Appels de Collette: Steaks

Editor’s Note: The stats included in this article are updated through May 18.

Everything in baseball has a nickname. George Herman Ruth was called “The Babe”, double bloopers are “Texas Leaguers” and RBI’s are called steaks. The story of how Ruth earned her nickname is infamous, and while the Texas Leaguer’s origin is somewhat bizarre, it’s easy to see how RBIs came to be known as Steaks for Players. “RBIs” sounds like “ribeyes”, and ribeyes are steaks. Steaks are filling the box score and players’ bank accounts as they head to refereeing or free agency.

This season, it’s been well documented how slow the attack got off to a good start, though it shows signs of life as the season progresses. The week after Mother’s Day was the biggest scoring period yet for batting average as well as home runs, but it still lagged behind previous seasons and similar dates. Last week got off to a good start thanks in part to Houston’s second-inning efforts against Nathan Eovaldi among others. If the May numbers are a return to normal and the league moves away from the Premier League score (h/t Joe Sheehan), then that’s what I’m here for. I love throwing as much as the next person, but regularly seeing rockets die short of the wall is more annoying than watching popups find the right field bleachers at Yankee Stadium or fly over the Green Monster at Fenway. There are

Editor’s Note: The stats included in this article are updated through May 18.

Everything in baseball has a nickname. George Herman Ruth was called “The Babe”, double bloopers are “Texas Leaguers” and RBI’s are called steaks. The story of how Ruth earned her nickname is infamous, and while the Texas Leaguer’s origin is somewhat bizarre, it’s easy to see how RBIs came to be known as Steaks for Players. “RBIs” sounds like “ribeyes”, and ribeyes are steaks. Steaks are filling the box score and players’ bank accounts as they head to refereeing or free agency.

This season, it’s been well documented how slow the attack got off to a good start, though it shows signs of life as the season progresses. The week after Mother’s Day was the biggest scoring period yet for batting average as well as home runs, but it still lagged behind previous seasons and similar dates. Last week got off to a good start thanks in part to Houston’s second-inning efforts against Nathan Eovaldi among others. If the May numbers are a return to normal and the league moves away from the Premier League score (h/t Joe Sheehan), then that’s what I’m here for. I love throwing as much as the next person, but regularly seeing rockets die short of the wall is more annoying than watching popups find the right field bleachers at Yankee Stadium or fly over the Green Monster at Fenway. There has to be a middle ground somewhere, so let’s hope the league finds it sooner rather than later.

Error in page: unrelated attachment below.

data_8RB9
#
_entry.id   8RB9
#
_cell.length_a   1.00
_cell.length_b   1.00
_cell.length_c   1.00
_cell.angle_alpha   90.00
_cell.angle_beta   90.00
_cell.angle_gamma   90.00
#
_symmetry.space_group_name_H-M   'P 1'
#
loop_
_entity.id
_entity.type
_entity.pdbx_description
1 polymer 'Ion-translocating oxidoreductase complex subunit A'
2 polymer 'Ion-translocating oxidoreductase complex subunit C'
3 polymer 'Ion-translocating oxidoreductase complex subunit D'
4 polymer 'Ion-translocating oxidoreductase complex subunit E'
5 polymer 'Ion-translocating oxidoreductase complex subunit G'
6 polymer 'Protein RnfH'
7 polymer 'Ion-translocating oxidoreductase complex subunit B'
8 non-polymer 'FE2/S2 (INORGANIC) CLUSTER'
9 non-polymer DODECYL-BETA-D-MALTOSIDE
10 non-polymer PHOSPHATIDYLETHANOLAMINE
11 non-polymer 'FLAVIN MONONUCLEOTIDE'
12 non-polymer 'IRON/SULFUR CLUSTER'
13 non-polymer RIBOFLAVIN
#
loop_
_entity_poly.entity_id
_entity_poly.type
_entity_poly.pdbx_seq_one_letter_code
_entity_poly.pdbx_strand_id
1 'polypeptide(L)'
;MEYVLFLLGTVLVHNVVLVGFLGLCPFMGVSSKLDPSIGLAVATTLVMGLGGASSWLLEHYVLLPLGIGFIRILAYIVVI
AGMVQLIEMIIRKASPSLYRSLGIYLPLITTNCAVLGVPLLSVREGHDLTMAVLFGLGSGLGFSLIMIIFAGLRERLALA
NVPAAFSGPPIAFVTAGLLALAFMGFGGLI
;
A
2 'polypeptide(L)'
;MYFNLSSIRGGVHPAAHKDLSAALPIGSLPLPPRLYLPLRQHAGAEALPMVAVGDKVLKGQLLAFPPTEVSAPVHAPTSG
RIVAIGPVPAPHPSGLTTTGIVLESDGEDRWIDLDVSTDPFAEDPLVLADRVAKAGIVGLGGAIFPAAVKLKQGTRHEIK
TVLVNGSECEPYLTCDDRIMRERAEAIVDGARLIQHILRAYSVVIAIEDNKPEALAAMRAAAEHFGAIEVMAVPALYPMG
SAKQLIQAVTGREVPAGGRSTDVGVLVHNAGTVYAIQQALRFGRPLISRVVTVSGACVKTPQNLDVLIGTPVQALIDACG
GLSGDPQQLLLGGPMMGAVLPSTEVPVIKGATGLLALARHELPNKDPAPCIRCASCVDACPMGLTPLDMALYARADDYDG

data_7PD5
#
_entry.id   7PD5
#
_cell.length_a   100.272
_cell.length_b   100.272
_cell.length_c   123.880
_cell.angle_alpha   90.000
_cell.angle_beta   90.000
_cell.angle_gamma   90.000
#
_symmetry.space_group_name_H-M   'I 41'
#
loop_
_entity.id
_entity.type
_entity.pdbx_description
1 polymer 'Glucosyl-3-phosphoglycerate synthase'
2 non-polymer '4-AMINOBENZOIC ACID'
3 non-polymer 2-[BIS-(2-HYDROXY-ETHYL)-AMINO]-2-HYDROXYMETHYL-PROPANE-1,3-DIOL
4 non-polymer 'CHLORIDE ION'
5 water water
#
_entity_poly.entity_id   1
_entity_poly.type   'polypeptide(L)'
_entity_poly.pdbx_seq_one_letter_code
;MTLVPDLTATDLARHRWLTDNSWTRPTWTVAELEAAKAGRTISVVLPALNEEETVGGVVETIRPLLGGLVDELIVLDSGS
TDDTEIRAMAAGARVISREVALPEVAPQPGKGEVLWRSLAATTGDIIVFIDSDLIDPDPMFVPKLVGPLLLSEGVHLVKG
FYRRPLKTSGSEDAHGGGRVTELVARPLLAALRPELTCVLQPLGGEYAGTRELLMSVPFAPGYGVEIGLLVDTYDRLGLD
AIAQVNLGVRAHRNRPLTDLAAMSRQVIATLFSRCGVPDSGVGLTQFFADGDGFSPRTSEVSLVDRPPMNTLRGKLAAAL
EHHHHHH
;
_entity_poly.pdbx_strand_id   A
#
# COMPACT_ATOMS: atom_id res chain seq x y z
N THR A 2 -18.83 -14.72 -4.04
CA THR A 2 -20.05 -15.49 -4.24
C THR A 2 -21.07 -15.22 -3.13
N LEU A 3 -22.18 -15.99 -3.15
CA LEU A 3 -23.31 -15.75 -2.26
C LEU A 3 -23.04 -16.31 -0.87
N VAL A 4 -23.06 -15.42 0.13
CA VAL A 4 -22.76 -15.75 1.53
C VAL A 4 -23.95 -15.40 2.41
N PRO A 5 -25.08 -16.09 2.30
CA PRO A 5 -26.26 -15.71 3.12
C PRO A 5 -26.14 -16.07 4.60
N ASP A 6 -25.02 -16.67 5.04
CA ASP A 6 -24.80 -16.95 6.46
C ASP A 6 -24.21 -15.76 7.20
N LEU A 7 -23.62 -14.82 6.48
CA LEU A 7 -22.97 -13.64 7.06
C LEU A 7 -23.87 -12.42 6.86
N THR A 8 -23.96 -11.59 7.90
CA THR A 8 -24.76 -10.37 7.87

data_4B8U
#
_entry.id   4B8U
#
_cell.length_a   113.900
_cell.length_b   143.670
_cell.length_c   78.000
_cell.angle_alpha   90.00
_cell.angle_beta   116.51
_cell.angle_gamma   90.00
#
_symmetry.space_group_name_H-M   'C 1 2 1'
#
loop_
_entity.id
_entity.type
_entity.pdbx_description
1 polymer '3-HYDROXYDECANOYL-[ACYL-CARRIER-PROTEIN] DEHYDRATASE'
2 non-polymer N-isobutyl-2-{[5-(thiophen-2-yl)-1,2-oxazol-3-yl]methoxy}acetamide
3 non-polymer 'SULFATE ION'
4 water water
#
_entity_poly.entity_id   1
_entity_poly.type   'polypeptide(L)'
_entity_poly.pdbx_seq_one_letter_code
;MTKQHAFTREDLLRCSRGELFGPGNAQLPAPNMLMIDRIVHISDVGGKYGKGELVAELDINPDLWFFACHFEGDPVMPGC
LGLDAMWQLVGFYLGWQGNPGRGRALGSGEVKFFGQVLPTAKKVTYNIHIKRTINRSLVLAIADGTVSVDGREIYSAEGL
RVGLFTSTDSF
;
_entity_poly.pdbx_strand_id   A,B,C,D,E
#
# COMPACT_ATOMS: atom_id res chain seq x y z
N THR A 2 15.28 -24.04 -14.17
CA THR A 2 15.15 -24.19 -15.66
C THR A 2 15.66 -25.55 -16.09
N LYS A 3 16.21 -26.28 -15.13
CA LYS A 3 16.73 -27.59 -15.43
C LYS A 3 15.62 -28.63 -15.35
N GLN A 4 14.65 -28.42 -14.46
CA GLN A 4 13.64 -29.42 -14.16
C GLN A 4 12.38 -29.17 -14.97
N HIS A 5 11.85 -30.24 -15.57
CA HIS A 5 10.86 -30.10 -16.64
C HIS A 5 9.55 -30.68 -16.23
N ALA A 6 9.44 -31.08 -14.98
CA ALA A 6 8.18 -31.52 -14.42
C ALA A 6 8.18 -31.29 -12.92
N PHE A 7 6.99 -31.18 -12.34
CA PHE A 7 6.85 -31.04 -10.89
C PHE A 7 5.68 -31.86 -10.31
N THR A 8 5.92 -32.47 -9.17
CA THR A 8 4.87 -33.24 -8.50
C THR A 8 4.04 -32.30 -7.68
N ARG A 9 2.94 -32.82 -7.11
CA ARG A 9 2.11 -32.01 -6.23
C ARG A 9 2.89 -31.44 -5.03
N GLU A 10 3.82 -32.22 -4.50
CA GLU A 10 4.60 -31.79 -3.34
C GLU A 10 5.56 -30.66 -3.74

When looking at a particular stat, a singular player comes to mind. Last week, as I was discussing the hunt for wins, one of you no doubt looked up the article for the name of Jacob deGrom, or more recently, Brandon Woodruff. Juan Soto is certainly the most notable passenger on the RBI fight bus this season, but he’s certainly not the only one. We have two ways to look at this: how batters behave with runners in scoring position and how often those opportunities arise for batters.

The league as a whole has a slash line of 0.248/0.328/0.398 with runners in scoring position in 2022, which is the lowest it has been in the past four seasons:

SEASON

BA

OBP

SLG

2019

.264

.345

.447

2020

.256

.345

.429

2021

.252

.337

.418

2022

.248

.328

.398

Given what we know about the current attacking environment, the drop in squad shouldn’t really come as a surprise to anyone. It just helps frame what you think will be a disappointing season from your favorite player. We have a Runners in Scoring Position (RISP) report here on our site that allows you to research any player to see how they have fared in that situation this season. Using the filter feature on the page to show only players with at least 25 at-bats with RISP, here’s what the top rankings in batting average look like at the start of the game on May 19:

  1. Andres Gimenez: .464
  2. Jose Iglesias: .462
  3. Yadiel Hernandez: .444
  4. Tyler Stephenson: .423